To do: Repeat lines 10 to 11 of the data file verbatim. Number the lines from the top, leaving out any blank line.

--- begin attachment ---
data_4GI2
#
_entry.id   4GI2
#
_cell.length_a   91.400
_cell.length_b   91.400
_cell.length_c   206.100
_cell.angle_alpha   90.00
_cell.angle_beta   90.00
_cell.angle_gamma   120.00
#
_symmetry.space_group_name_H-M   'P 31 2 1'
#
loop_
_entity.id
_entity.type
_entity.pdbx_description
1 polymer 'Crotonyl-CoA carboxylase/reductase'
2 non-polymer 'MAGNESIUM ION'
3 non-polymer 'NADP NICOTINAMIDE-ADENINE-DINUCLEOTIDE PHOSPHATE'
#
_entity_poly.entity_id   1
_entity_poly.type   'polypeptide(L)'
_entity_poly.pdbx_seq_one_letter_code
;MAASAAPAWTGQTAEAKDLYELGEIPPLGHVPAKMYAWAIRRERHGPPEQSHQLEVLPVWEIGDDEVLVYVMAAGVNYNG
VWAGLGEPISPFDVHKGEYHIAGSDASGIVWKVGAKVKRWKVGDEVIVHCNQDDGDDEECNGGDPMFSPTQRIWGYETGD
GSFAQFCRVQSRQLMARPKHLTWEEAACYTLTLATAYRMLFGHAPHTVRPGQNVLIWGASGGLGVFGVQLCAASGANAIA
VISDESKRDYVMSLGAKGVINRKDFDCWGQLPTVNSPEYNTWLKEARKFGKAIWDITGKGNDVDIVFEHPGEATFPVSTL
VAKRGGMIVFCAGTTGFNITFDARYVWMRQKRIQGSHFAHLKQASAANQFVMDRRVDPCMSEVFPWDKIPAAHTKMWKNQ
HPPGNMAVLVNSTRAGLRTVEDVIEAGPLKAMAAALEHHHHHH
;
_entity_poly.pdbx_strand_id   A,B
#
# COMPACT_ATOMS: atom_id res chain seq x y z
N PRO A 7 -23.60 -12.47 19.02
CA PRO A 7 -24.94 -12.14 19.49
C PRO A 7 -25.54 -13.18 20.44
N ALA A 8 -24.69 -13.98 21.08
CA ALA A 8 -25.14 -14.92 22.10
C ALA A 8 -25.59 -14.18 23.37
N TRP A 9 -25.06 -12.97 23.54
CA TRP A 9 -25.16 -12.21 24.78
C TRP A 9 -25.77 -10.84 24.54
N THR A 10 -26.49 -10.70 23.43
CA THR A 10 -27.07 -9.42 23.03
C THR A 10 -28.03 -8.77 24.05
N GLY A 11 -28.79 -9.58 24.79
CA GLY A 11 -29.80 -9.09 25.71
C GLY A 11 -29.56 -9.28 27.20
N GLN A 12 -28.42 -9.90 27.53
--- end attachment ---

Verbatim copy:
_cell.angle_gamma   120.00
#